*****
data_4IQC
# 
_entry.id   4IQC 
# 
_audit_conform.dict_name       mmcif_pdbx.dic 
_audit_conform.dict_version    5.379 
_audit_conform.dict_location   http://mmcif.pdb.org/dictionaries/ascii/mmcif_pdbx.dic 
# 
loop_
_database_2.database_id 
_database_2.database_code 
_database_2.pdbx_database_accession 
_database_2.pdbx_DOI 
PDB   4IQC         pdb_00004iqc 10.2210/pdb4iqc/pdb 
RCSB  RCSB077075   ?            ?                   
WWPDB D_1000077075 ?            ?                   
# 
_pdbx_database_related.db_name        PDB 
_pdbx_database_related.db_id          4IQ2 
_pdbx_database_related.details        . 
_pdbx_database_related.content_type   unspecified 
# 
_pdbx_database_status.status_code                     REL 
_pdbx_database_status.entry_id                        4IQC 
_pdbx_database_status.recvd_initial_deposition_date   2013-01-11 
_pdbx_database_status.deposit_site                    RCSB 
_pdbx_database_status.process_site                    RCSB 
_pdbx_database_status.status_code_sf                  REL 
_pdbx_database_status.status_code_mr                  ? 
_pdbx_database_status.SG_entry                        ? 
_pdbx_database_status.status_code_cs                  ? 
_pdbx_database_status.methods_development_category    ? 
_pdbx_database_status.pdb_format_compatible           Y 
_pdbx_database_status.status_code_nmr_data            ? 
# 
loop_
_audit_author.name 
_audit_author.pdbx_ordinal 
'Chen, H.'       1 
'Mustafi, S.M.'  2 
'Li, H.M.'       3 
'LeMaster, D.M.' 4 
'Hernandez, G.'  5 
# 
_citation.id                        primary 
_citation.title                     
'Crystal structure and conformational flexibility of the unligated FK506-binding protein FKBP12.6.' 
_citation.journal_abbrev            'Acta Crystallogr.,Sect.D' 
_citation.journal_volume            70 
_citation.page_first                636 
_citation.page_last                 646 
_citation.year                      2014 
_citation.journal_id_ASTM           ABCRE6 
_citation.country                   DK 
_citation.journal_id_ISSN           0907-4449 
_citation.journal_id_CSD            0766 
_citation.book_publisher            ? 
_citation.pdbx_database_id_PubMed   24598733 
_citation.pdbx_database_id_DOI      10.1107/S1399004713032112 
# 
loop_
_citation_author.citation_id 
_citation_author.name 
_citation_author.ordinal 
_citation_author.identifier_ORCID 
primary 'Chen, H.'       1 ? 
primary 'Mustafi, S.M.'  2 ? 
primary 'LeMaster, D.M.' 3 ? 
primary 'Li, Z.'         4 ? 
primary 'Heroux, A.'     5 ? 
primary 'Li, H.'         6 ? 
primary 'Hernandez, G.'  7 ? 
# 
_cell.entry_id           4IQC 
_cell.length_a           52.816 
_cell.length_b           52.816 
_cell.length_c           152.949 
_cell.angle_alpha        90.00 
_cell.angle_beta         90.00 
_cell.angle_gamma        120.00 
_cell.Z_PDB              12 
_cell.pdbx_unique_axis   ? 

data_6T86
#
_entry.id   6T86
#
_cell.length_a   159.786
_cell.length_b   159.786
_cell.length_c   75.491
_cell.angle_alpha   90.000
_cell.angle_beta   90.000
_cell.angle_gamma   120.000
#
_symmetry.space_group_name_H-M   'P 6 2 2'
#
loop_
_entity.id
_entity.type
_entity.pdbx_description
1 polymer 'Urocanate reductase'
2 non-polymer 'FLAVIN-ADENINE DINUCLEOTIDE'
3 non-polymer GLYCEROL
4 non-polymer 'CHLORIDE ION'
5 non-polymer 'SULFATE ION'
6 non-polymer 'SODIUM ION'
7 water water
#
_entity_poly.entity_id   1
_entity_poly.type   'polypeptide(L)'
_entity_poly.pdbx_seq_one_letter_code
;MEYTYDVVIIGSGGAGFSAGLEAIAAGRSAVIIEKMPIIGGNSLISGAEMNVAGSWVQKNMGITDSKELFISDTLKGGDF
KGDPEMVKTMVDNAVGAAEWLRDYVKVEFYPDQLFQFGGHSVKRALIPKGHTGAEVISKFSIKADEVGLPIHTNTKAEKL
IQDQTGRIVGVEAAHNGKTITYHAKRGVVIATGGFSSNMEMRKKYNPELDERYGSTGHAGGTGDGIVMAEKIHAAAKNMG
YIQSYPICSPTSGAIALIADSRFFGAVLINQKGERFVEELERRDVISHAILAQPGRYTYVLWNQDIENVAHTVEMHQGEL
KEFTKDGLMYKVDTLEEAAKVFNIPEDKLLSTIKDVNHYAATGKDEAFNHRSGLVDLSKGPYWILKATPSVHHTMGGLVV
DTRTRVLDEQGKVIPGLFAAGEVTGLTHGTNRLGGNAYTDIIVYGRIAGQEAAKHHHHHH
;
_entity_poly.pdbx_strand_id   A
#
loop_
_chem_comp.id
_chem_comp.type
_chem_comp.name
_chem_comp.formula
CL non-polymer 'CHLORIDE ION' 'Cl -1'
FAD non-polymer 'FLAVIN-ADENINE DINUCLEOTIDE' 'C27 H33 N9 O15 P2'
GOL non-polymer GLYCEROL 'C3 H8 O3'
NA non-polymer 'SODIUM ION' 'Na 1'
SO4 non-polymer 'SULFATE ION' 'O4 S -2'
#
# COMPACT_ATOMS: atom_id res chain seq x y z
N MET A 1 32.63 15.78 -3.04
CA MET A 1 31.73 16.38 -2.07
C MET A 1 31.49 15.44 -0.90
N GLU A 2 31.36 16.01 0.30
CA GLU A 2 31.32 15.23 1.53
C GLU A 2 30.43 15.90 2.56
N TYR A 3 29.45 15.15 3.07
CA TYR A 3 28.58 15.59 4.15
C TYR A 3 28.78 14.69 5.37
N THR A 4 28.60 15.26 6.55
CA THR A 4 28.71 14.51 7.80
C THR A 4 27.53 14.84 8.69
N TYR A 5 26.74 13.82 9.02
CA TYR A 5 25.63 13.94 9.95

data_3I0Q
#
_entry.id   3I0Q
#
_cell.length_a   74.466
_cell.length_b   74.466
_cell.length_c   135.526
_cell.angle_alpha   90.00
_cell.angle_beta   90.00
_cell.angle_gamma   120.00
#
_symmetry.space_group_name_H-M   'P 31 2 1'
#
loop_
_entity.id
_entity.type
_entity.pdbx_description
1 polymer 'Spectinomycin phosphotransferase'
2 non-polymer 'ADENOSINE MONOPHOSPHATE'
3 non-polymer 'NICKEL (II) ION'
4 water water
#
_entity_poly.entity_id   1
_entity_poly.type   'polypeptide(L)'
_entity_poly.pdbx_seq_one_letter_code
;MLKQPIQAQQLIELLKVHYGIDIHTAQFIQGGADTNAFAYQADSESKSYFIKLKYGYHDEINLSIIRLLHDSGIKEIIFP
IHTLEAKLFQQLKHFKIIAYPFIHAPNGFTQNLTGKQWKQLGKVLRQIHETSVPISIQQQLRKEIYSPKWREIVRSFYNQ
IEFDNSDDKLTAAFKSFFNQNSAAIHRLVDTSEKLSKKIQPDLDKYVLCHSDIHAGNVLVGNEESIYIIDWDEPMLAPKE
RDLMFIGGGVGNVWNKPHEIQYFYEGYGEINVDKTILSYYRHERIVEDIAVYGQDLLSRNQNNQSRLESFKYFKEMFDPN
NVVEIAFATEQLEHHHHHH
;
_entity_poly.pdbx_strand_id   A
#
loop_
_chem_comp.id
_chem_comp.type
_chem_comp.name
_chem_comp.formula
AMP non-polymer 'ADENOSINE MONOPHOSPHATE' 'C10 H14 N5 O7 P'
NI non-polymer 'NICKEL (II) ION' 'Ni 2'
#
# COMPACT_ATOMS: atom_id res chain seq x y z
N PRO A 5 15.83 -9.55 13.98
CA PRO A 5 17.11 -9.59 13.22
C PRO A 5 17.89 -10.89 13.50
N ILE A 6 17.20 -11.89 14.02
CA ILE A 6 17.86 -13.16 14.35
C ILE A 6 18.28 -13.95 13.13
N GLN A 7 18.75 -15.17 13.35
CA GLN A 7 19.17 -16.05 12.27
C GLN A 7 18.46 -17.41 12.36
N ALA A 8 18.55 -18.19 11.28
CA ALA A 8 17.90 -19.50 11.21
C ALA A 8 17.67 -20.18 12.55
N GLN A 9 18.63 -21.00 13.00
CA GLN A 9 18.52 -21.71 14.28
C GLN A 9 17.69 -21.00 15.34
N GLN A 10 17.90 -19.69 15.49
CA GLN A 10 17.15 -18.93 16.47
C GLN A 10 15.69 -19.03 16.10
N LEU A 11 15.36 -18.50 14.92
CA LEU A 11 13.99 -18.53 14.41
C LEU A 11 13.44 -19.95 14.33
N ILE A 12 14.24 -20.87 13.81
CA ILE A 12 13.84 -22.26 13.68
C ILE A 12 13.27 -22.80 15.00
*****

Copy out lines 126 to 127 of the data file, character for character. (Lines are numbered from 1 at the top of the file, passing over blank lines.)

FAD non-polymer 'FLAVIN-ADENINE DINUCLEOTIDE' 'C27 H33 N9 O15 P2'
GOL non-polymer GLYCEROL 'C3 H8 O3'